While the BMW felt to have the strongest brakes and outright stopping distance was within one foot of the Kawasaki’s outright best, making a quick stop on the S 1000 RR is not as simple as grabbing the lever and pulling. “It definitely has a higher threshold in Slick or Race mode,” wrote Kent on his evaluation sheet. “That helps a bunch when you’re riding aggressively, but I was really surprised how much it let the rear end get out of shape at slower speeds in a panic stop. Even when I did the 75mph panic stops, the rear end jumped around quite a bit, both when I was front-only and front/rear brakes. While it’s great that it lets you have that much leeway with front wheel slip, I could easily see it catching a non-expert rider off guard, and possibly get them in trouble if they don’t react quickly enough.” Interestingly, the BMW’s system provided controlled stops on wet surfaces in Rain mode, although “the ABS would cycle rather aggressively and the suspension would begin to pogo,” commented Bradley.
In stark contrast to the BMW, the CBR1000RR provided the smoothest stops with the most control. “Under aggressive braking in water, gravel or whatever I could find, even a full-blown dirt road, I was not able to lock up the brakes,” commented Eric. “There is no trace in the lever that you’re activating the ABS like you have with the BMW and the Kawasaki.” And that may in fact be an issue with the Honda’s system: With no feedback you simply don’t know if you are applying enough lever pressure for the required conditions, and all our riders expressed concern that they were not stopping as quickly as with the other bikes — something that the data in some respects confirms. “During both wet and dry stops, the bike comes to a complete stop without lifting the rear and without so much as letting the rear squirm around,” wrote Bradley in his evaluation. “The bike just stays perfectly in-line. The one thing about the Honda is that the feel at the lever is a little numb, meaning you don’t get much feedback. You really have to trust the system, and know that ample pressure is being applied to come to a stop.”
The Kawasaki perhaps combines the best of both systems, with the shortest stopping distances in the test, all with little drama and only slight cycling felt in the lever or suspension. Kent: “While it doesn’t have the highest activation threshold, it provides enough pressure feedback through the lever that you don’t feel like all control has been taken away from you. In a dry-pavement panic stop, it would just get on the edge of letting the rear tire start to get out of control, but not any farther, and certainly nothing like the BMW. In the wet, it was nearly as smooth as the Honda, while seemingly providing more stopping power.”
Certainly the BMW’s system is the most track-oriented (and is labeled as such) with its higher thresholds of operation. “And you can turn it off, something you can’t do with the other two,” noted Kent. The Honda’s system is decidedly more safety-oriented than the other two, and would definitely hinder lap times on the track. The Kawasaki again provides the best compromise of street safety and performance, but we do have some contradiction from the company: Even though the ZX-10R’s literature talks about track riding, representatives — quick to point out that KIBS is a safety feature first — were reluctant to allow us to test the bike on-track.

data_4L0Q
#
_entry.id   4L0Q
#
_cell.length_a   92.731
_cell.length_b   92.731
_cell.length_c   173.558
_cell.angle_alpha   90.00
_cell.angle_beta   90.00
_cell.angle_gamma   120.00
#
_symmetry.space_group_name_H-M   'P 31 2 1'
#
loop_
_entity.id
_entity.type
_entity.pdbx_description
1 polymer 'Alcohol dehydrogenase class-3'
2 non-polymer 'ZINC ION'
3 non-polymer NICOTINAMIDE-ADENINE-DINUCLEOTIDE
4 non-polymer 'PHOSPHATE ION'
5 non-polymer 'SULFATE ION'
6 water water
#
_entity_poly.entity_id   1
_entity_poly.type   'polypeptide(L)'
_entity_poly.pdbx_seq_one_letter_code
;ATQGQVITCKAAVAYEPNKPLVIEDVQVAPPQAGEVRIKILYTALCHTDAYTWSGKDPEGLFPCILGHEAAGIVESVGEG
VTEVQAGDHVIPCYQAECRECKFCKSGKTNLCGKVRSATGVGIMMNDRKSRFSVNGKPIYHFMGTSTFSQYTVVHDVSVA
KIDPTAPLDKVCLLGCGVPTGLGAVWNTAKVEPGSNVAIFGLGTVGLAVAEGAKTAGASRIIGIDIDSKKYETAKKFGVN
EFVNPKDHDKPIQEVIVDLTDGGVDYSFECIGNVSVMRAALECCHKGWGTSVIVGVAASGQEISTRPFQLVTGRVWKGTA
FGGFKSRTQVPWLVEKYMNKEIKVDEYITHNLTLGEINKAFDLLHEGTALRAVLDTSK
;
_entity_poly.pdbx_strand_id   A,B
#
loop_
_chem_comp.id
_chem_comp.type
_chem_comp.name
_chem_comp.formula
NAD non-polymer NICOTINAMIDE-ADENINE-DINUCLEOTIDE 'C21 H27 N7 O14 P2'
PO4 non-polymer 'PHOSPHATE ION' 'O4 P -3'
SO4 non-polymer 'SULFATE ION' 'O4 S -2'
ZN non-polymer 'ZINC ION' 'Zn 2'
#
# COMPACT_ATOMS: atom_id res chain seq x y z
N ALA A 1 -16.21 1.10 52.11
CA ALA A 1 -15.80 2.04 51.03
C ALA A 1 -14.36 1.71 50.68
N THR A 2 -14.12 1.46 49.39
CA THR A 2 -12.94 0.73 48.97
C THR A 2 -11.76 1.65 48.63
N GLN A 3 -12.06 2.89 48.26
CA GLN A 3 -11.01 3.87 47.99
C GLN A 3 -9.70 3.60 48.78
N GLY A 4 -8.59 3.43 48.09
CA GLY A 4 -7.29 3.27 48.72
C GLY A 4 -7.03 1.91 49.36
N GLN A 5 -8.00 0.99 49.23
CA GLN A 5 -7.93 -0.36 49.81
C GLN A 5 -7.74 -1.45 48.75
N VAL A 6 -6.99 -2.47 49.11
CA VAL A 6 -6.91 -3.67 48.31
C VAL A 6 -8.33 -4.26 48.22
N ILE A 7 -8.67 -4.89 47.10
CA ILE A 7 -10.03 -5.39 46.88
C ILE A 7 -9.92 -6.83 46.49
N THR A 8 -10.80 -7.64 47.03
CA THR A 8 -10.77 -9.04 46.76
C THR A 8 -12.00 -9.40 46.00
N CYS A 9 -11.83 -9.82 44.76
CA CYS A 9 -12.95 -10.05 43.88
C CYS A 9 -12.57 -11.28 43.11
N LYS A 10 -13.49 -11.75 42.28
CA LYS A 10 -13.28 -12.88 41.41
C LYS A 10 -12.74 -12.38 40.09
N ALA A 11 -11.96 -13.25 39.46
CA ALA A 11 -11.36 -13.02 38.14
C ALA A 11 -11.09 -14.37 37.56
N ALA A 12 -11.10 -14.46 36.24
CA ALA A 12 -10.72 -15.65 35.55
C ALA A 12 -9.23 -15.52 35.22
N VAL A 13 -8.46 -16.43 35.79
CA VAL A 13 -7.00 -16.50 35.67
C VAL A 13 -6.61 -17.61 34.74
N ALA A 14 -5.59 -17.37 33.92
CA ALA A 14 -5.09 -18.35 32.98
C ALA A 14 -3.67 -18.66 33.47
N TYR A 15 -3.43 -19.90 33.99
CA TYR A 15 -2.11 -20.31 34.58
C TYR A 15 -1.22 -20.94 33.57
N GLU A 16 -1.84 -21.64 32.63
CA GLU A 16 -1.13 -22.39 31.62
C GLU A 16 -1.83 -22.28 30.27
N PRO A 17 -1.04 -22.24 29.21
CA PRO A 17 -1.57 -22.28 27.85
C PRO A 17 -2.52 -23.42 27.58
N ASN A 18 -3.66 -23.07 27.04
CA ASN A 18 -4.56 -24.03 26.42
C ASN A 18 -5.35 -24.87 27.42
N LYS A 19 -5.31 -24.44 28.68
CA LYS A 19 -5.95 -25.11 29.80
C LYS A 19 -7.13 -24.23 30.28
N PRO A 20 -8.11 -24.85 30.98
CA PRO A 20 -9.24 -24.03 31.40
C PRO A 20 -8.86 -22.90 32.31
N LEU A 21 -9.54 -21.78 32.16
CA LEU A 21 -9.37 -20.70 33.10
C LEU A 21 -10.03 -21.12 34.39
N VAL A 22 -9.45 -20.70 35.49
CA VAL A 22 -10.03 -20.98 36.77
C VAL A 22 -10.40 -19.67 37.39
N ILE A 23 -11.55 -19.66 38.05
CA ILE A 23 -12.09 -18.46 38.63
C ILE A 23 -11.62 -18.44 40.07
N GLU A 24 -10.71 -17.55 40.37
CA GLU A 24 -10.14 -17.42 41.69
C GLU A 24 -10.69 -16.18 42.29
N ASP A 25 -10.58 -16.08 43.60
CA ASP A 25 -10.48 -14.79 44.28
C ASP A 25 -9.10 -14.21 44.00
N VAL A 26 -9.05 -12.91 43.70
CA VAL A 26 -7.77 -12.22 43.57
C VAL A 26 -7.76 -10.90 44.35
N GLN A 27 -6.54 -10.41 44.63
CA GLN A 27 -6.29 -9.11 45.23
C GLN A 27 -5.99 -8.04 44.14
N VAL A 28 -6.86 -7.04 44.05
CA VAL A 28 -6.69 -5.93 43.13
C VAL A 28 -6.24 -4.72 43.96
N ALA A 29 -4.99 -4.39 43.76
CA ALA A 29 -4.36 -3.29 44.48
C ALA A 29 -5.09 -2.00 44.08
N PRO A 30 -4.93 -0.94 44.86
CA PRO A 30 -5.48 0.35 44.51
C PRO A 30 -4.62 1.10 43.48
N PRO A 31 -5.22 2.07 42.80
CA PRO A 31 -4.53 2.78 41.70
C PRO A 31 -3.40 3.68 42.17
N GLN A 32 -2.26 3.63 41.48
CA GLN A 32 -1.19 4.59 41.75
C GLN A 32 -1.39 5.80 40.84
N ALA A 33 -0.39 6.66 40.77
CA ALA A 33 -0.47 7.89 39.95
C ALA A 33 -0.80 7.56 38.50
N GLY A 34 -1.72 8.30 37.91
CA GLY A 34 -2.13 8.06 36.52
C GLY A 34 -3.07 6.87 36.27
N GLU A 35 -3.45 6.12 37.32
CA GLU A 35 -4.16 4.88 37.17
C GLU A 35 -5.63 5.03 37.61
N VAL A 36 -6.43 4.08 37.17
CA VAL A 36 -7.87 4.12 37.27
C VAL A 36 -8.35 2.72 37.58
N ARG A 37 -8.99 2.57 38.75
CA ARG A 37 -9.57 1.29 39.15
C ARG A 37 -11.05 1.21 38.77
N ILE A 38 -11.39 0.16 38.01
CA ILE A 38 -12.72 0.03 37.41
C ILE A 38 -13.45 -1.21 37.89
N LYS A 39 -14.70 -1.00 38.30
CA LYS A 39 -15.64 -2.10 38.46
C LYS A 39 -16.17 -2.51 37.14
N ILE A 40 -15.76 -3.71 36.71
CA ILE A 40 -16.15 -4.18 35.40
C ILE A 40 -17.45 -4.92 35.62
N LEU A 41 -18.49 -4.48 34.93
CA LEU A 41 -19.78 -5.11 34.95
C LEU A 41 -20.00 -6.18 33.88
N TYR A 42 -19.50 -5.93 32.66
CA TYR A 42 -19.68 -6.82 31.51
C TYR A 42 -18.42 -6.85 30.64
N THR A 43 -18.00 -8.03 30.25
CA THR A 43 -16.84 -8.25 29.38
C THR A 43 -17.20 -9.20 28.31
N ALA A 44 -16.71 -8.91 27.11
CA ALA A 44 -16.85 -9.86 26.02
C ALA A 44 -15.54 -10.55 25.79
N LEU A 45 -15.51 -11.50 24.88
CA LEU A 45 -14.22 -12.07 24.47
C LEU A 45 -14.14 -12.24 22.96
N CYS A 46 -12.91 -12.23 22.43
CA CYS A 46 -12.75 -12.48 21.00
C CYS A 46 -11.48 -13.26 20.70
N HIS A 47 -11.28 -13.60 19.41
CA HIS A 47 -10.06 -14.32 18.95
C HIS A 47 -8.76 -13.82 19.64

BMW S 1000 RR
Spring preload—5 lines showing on adjuster; rebound damping—position 9 of 10; compression damping—position 10 of 10; ride height—1 line showing above top triple clamp
Spring preload—7 mm thread showing on shock body; rebound damping—position 7 of 10; high-speed compression damping—position 9 of 10; low-speed compression damping—position 9 of 10; ride height—lower position
And Everything Else?
Turning to other aspects of each bike’s performance, this street-only test enforced much of what we already know. The BMW is characterized by its incredible engine and stiff chassis, and is clearly the most knife-edged of the trio. That makes it both fun and intimidating to ride, and the riding modes, traction control and ABS are almost mandatory to harness its power. The ZX-10R came up a bit short in our literbike comparison test earlier this year. Just as in that test, two of our three testers favored the Kawasaki over the BMW but the scores still favor the BMW. The ZX-10R’s ergos are a bit less comfortable for street use, and its slightly abrupt throttle was even more noticeable in this test as our BMW test unit was smoother than units we’ve sampled in the past. Unfortunately, the Honda — the oldest platform of the group — now lacks the refinement of the Kawasaki and BMW (in aspects other than its ABS, of course). Its stomping midrange now only highlights a lack of top- and bottom-end power, and with 25 pounds of ABS it’s the heaviest bike in the test; its softly sprung chassis is certainly ready for an update. “The Honda just seems to take a bit more work to keep up with the others,” Eric noted in summary.
And where does that leave us? The Kawasaki combines short stopping distances and excellent control for both performance and safety, and has the best ABS of the three bikes tested here. The BMW is still the better overall package according to the scores and subjective comments, but that is in spite of its ABS, not because of it. Perhaps more important is how little the current ABS offerings affect the overall performance of these literbikes. Bradley concludes it best: “Unless my intention was to use the bike solely for racing, I would buy any of the three bikes with ABS rather than the standard model. I have a newfound respect for ABS; it’s not that I would take advantage of it often, but I am now noticing more and more scenarios where it would be advantageous.” sr